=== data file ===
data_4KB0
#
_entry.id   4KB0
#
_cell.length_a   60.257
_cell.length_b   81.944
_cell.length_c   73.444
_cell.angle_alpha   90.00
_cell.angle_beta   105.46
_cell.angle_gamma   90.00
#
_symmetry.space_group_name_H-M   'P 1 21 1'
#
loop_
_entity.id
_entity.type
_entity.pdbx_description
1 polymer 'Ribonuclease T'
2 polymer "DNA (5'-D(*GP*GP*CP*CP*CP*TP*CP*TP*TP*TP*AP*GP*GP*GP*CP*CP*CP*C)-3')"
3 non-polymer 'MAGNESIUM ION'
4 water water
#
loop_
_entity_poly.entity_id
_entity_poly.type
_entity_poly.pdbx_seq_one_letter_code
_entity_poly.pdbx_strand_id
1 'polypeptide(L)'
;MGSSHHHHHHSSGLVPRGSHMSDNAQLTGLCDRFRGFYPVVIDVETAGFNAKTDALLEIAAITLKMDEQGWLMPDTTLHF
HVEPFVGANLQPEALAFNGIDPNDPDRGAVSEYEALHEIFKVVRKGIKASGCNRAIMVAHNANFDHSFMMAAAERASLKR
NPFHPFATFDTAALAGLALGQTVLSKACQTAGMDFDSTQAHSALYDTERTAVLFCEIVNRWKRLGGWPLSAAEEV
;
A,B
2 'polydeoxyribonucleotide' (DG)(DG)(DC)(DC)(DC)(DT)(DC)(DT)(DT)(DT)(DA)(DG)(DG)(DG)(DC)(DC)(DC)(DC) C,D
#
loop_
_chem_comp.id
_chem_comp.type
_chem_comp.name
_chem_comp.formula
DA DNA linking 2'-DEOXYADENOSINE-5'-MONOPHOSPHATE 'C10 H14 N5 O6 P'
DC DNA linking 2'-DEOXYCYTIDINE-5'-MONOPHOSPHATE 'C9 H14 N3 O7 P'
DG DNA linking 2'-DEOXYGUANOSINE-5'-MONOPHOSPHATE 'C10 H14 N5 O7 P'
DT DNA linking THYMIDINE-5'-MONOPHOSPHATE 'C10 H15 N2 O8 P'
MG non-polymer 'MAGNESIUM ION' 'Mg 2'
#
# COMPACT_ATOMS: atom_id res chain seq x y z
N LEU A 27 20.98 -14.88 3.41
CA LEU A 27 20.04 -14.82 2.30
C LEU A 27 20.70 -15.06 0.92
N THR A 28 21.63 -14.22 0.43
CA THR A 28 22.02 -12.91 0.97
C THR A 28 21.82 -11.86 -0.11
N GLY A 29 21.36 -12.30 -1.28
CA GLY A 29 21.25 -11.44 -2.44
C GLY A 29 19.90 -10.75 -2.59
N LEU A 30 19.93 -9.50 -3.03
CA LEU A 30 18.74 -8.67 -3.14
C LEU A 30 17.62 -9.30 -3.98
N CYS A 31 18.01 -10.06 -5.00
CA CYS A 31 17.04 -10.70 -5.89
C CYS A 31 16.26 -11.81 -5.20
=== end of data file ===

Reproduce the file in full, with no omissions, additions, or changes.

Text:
data_4KB0
#
_entry.id   4KB0
#
_cell.length_a   60.257
_cell.length_b   81.944
_cell.length_c   73.444
_cell.angle_alpha   90.00
_cell.angle_beta   105.46
_cell.angle_gamma   90.00
#
_symmetry.space_group_name_H-M   'P 1 21 1'
#
loop_
_entity.id
_entity.type
_entity.pdbx_description
1 polymer 'Ribonuclease T'
2 polymer "DNA (5'-D(*GP*GP*CP*CP*CP*TP*CP*TP*TP*TP*AP*GP*GP*GP*CP*CP*CP*C)-3')"
3 non-polymer 'MAGNESIUM ION'
4 water water
#
loop_
_entity_poly.entity_id
_entity_poly.type
_entity_poly.pdbx_seq_one_letter_code
_entity_poly.pdbx_strand_id
1 'polypeptide(L)'
;MGSSHHHHHHSSGLVPRGSHMSDNAQLTGLCDRFRGFYPVVIDVETAGFNAKTDALLEIAAITLKMDEQGWLMPDTTLHF
HVEPFVGANLQPEALAFNGIDPNDPDRGAVSEYEALHEIFKVVRKGIKASGCNRAIMVAHNANFDHSFMMAAAERASLKR
NPFHPFATFDTAALAGLALGQTVLSKACQTAGMDFDSTQAHSALYDTERTAVLFCEIVNRWKRLGGWPLSAAEEV
;
A,B
2 'polydeoxyribonucleotide' (DG)(DG)(DC)(DC)(DC)(DT)(DC)(DT)(DT)(DT)(DA)(DG)(DG)(DG)(DC)(DC)(DC)(DC) C,D
#
loop_
_chem_comp.id
_chem_comp.type
_chem_comp.name
_chem_comp.formula
DA DNA linking 2'-DEOXYADENOSINE-5'-MONOPHOSPHATE 'C10 H14 N5 O6 P'
DC DNA linking 2'-DEOXYCYTIDINE-5'-MONOPHOSPHATE 'C9 H14 N3 O7 P'
DG DNA linking 2'-DEOXYGUANOSINE-5'-MONOPHOSPHATE 'C10 H14 N5 O7 P'
DT DNA linking THYMIDINE-5'-MONOPHOSPHATE 'C10 H15 N2 O8 P'
MG non-polymer 'MAGNESIUM ION' 'Mg 2'
#
# COMPACT_ATOMS: atom_id res chain seq x y z
N LEU A 27 20.98 -14.88 3.41
CA LEU A 27 20.04 -14.82 2.30
C LEU A 27 20.70 -15.06 0.92
N THR A 28 21.63 -14.22 0.43
CA THR A 28 22.02 -12.91 0.97
C THR A 28 21.82 -11.86 -0.11
N GLY A 29 21.36 -12.30 -1.28
CA GLY A 29 21.25 -11.44 -2.44
C GLY A 29 19.90 -10.75 -2.59
N LEU A 30 19.93 -9.50 -3.03
CA LEU A 30 18.74 -8.67 -3.14
C LEU A 30 17.62 -9.30 -3.98
N CYS A 31 18.01 -10.06 -5.00
CA CYS A 31 17.04 -10.70 -5.89
C CYS A 31 16.26 -11.81 -5.20